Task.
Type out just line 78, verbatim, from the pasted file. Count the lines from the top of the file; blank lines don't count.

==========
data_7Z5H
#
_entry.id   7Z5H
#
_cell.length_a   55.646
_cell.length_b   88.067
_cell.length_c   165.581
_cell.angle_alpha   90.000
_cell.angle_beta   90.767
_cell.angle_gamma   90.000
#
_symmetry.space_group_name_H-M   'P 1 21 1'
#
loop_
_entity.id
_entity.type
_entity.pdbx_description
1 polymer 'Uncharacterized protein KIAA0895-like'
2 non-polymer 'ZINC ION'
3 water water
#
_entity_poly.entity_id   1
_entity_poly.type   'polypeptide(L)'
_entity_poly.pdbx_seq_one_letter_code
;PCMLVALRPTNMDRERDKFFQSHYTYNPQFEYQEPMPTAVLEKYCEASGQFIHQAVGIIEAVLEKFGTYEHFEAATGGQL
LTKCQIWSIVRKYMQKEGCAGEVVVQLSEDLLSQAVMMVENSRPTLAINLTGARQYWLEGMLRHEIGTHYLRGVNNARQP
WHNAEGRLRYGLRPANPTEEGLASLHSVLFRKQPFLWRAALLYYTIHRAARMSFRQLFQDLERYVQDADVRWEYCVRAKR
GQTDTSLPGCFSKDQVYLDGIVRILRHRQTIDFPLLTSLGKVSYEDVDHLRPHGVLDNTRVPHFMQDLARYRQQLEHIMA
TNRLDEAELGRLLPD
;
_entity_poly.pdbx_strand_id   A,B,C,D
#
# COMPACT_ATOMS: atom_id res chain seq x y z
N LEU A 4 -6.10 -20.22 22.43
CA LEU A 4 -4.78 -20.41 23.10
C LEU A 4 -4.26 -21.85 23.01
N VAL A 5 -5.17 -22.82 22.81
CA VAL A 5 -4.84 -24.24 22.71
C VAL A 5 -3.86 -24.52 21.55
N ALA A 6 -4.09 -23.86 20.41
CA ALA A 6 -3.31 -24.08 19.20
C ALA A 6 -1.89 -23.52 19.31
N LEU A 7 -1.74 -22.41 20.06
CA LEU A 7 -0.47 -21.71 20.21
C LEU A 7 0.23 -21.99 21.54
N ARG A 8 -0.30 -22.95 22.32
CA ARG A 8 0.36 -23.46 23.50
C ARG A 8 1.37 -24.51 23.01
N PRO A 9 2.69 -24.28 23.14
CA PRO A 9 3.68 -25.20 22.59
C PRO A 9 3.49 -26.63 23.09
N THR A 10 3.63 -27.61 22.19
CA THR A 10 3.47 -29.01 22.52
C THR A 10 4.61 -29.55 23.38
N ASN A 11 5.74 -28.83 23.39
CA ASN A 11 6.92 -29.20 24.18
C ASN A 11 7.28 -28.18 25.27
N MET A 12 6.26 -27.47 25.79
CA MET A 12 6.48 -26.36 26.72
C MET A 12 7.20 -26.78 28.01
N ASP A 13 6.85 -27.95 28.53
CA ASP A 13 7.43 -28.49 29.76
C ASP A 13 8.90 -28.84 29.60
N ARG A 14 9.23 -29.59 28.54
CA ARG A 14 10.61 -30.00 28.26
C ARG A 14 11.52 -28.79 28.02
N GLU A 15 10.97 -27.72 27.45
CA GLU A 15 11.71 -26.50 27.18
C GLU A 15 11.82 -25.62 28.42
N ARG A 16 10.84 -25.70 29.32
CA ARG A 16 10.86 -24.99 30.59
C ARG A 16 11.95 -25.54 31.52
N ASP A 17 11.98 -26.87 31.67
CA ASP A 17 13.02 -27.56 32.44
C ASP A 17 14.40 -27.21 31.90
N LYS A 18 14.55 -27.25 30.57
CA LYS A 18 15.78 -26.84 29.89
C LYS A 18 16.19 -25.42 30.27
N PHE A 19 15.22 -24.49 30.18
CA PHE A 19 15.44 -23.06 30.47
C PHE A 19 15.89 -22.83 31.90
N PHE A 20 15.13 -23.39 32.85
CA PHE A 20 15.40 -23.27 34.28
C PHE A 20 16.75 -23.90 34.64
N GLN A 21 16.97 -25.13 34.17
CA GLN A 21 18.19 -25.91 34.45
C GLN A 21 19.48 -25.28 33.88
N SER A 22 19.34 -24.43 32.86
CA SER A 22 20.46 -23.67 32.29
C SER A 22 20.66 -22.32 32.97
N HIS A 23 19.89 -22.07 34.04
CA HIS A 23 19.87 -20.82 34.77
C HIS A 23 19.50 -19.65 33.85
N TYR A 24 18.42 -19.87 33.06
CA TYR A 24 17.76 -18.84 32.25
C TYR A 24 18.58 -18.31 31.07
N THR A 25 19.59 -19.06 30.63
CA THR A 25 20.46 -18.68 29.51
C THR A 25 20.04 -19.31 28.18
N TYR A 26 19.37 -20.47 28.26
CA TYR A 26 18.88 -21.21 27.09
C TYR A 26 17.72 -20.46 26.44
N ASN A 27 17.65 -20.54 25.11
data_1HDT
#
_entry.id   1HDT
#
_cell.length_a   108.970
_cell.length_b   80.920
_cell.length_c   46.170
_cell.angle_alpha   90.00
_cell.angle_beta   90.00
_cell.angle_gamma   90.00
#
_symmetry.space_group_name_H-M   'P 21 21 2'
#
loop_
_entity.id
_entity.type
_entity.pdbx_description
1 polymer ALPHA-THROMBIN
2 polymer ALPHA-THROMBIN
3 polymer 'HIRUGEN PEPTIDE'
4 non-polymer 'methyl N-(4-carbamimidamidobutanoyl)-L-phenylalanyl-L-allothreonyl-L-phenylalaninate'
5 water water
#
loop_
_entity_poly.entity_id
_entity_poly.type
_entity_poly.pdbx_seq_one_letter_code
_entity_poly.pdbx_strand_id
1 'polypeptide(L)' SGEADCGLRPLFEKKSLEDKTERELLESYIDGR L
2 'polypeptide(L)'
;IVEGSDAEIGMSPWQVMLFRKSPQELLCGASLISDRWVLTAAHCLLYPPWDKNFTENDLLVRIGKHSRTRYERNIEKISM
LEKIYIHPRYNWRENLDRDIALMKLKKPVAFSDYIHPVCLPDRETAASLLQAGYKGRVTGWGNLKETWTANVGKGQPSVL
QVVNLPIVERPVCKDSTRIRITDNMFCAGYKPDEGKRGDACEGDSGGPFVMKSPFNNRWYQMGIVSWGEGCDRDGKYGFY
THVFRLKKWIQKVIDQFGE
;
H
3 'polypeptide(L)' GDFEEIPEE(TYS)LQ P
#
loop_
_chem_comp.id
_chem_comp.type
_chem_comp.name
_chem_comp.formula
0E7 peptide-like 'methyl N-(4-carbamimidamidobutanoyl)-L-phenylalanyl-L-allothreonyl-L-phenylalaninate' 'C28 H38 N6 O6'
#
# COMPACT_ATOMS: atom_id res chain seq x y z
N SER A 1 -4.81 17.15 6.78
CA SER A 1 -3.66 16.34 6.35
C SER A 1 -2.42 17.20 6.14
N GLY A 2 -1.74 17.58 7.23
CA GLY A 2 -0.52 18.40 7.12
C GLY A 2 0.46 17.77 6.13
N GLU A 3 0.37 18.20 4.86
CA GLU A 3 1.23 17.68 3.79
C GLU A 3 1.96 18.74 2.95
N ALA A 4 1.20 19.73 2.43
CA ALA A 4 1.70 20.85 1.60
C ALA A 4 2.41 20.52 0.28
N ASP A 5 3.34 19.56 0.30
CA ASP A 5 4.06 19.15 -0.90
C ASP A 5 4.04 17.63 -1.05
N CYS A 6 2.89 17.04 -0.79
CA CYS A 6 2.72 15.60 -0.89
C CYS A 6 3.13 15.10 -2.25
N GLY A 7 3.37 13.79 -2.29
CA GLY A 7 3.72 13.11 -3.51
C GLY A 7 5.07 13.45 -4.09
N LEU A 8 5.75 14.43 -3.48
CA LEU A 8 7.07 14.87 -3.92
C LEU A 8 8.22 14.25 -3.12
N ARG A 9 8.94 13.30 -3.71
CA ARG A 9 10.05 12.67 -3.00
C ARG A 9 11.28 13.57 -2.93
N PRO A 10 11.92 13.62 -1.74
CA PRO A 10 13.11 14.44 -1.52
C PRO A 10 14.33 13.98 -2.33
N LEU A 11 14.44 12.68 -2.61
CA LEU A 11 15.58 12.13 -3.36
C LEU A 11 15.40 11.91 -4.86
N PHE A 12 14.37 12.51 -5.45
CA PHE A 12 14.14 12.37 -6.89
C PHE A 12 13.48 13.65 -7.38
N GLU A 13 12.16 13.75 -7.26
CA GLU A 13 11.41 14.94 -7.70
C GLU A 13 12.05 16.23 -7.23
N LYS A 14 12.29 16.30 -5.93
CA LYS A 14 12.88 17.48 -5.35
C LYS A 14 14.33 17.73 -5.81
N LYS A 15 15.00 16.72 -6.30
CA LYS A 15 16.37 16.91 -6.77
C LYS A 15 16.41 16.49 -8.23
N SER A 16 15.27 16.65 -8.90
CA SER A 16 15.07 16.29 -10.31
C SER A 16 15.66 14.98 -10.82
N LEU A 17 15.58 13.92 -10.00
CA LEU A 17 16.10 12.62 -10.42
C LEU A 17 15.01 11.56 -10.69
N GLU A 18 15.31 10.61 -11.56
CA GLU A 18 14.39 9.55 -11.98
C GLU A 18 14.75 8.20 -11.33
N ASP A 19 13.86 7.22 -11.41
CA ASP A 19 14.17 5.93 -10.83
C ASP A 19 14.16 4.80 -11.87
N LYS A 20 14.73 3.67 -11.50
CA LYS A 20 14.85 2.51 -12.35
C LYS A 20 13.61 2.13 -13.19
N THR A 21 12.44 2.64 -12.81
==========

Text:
C LYS A 18 16.19 -25.42 30.27